Benjamin Franklin Representative selections, with introduction, bibliograpy, and notes

By Benjamin Franklin

Page 123

there is no evidence that Franklin as early as 1728 read such
works (popular in the colonies) as De Ramsay's _The Travels of Cyrus_
and Rowe's translation of _The Golden Sayings of Pythagoras_, the
manner in which oriental lore augmented science and Masonry in
fostering deism is an intriguing problem in eighteenth-century
colonial letters.

[i-448] See I. W. Riley, _op. cit._, 249. Also see C. M. Walsh,
"Franklin and Plato," _Open Court_, XX, 129 ff.

[i-449] See _Writings_, II, 95-6 (1728).

[i-450] John Ray's _The Wisdom of God Manifested in the Works of the
Creation_ (London, 1827; first ed. 1691), 31-2.

[i-451] _The Augustan Age_, 54-5.

[i-452] _Selections from the Writings of Fenelon_, ed. by Mrs. Follen
(Boston, 1861), 51-2.

[i-453] _Ibid._, 59.

[i-454] _Ibid._, 47.

[i-455] In Preface to _The Works of the British Poets_, ed. by R.
Anderson (London, 1795), 592. Since Franklin frequented Batson's in
Cornhill, it is possible that through Dr. Pemberton he might have met
Sir R. Blackmore, who was one of its best patrons.

[i-456] _Ibid._, 611.

[i-457] See Ray, _op. cit._, 143: "I persuade myself, that the
beautiful and gracious Author of man's being and faculties, and all
things else, delights in the beauty of his creation, and is well
pleased with the industry of man, in adorning the earth with beautiful
cities and castles...."

[i-458] _The Relation of John Locke to English Deism_, 133.

[i-459] See P. S. Wood, "Native Elements in English Neo-Classicism,"
_Modern Philology_, XXIV, 201-8 (Nov., 1926).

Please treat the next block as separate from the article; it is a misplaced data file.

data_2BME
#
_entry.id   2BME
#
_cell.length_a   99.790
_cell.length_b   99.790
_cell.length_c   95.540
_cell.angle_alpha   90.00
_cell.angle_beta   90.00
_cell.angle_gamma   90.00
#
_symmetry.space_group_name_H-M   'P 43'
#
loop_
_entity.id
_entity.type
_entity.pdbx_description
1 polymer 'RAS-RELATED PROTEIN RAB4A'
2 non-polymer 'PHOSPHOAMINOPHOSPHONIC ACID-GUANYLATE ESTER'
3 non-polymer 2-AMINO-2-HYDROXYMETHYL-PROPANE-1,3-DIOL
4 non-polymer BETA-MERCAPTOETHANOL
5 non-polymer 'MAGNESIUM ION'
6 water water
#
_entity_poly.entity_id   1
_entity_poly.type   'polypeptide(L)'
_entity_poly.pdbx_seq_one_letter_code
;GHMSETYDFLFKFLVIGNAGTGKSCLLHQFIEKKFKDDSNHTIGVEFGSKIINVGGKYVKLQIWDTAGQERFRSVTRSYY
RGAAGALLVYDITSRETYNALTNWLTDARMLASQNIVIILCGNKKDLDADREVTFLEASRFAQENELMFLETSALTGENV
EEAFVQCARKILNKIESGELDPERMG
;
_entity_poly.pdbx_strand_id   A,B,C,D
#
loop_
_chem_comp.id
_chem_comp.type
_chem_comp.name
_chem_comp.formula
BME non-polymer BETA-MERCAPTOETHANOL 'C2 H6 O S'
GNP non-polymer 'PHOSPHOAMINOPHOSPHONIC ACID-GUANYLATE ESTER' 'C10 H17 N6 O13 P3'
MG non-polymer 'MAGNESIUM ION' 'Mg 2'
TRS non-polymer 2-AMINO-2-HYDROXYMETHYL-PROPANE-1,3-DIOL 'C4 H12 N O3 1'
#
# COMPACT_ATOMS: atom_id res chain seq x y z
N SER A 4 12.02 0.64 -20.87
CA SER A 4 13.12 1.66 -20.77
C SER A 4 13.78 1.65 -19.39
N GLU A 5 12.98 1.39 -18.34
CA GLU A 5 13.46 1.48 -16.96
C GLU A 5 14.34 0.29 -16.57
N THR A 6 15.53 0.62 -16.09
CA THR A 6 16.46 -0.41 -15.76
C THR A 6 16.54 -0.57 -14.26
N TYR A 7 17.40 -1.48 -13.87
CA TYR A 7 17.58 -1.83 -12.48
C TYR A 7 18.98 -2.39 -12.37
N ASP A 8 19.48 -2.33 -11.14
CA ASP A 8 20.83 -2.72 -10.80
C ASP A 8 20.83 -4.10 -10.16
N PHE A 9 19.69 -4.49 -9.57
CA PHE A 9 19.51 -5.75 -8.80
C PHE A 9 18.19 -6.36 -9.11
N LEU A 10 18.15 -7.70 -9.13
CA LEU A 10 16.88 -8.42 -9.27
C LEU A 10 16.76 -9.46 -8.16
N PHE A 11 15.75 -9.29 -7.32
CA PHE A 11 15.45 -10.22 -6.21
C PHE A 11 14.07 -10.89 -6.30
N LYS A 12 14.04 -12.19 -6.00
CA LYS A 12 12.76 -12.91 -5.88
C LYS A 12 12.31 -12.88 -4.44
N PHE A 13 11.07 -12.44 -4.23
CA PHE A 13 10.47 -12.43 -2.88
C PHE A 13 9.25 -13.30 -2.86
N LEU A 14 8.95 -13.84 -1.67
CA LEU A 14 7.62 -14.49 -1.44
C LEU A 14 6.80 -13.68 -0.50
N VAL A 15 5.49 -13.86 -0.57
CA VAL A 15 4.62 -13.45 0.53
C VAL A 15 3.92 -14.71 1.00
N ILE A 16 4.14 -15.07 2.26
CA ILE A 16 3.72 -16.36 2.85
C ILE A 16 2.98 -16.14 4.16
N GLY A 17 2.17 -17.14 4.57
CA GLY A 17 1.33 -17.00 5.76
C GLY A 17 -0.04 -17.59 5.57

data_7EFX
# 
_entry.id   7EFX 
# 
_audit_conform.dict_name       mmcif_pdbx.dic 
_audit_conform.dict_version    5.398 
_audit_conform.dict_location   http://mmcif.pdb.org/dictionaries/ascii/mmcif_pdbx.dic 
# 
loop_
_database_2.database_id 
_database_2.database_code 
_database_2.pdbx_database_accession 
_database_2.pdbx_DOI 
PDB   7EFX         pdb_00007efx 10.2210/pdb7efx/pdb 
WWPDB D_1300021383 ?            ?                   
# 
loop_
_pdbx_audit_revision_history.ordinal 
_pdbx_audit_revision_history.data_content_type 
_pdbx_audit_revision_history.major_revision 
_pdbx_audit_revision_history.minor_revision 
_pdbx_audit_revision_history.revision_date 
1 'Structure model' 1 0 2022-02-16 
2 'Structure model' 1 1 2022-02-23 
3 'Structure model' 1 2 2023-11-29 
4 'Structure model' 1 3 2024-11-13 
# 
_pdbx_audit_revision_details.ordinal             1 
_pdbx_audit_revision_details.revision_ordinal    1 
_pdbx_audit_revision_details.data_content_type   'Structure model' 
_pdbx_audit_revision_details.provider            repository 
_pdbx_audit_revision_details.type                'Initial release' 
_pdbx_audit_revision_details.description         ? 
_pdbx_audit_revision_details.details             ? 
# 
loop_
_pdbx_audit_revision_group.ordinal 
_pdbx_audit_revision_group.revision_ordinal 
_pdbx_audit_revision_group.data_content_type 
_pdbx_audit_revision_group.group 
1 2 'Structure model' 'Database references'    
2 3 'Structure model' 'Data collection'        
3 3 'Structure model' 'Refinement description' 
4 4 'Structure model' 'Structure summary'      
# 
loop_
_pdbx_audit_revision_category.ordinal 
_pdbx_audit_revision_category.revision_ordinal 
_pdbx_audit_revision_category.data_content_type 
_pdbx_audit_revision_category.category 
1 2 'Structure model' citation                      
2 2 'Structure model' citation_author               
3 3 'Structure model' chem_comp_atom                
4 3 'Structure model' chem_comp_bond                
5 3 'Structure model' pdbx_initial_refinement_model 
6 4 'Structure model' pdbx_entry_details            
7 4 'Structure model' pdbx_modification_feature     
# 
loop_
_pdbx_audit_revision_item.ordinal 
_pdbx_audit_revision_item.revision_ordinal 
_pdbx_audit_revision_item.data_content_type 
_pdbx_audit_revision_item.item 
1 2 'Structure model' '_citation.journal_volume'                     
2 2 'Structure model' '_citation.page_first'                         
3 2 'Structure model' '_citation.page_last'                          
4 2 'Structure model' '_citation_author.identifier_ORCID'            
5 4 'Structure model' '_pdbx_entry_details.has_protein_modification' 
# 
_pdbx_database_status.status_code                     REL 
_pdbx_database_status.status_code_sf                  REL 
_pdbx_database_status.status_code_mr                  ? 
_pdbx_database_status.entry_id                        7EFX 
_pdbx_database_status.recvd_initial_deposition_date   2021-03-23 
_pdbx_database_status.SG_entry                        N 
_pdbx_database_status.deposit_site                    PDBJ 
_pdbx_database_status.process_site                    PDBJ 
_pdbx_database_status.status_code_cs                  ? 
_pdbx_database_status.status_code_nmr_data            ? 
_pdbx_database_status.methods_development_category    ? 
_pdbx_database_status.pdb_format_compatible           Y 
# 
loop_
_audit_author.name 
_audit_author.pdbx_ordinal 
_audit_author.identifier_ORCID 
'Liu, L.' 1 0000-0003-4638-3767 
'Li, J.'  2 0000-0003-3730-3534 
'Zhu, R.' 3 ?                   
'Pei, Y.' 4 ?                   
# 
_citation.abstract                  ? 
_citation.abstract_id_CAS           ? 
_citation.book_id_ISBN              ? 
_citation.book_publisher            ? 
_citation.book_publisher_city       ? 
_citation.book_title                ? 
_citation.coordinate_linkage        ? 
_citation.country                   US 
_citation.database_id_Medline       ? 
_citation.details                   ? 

[i-460] See C. E. Jorgenson's "The Source of Benjamin Franklin's
Dialogues between Philocles and Horatio (1730)," _American
Literature_, VI, 337-9 (Nov., 1934).

[i-461] _Writings_, II, 203.

[i-462] _Ibid._, II, 467.

[i-463] Facsimile reprint by W. Pepper (Philadelphia, 1931), 27 note.

[i-464] See _Almanac_ for 1753.

[i-465] _Writings_, II, 288.

[i-466] _Ibid._, II, 429. See also II, 434-5.

[i-467] See W. J. Campbell, _op. cit._

[i-468] No. 570 (Nov. 15, 1739), No. 565 (Oct. 11, 1739), and No. 628
(Dec. 25, 1740), for example, are loaded with tributes to the
effective preaching and contagious saintliness of this preacher of the
Great Awakening.

[i-469] No. 618 (Oct. 16, 1740). Franklin's _General Magazine and
Historical Chronicle_ contains many Whitefield references.

[i-470] _Writings_, II, 316. In general, emotional Methodism was not
responsive to science as a basis for rationalistic deism, although to
a considerable extent Methodism and deism synchronized in their
endeavor to relieve social suffering. See U. Lee's able study, _The
Historical Backgrounds of Early Methodist Enthusiasm_ (New York,
1931).

[i-471] Rev. L. Tyerman, _Life of the Reverend George Whitefield_
(London, 1876), I, 439.

[i-472] _Ibid._, II, 283-4.

[i-473] _Ibid._, II, 540-1.

[i-474] _Ibid._, II, 541.

[i-475] See H. H. Clark's "An Historical Interpretation of Thomas
Paine's Religion," _University of California Chronicle_,

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Text Comparison with Memoirs of Benjamin Franklin; Written by Himself. [Vol. 1 of 2] With His Most Interesting Essays, Letters, and Miscellaneous Writings; Familiar, Moral, Political, Economical, and Philosophical, Selected with Care from All His Published Productions, and Comprising Whatever Is Most Entertaining and Valuable to the General Reader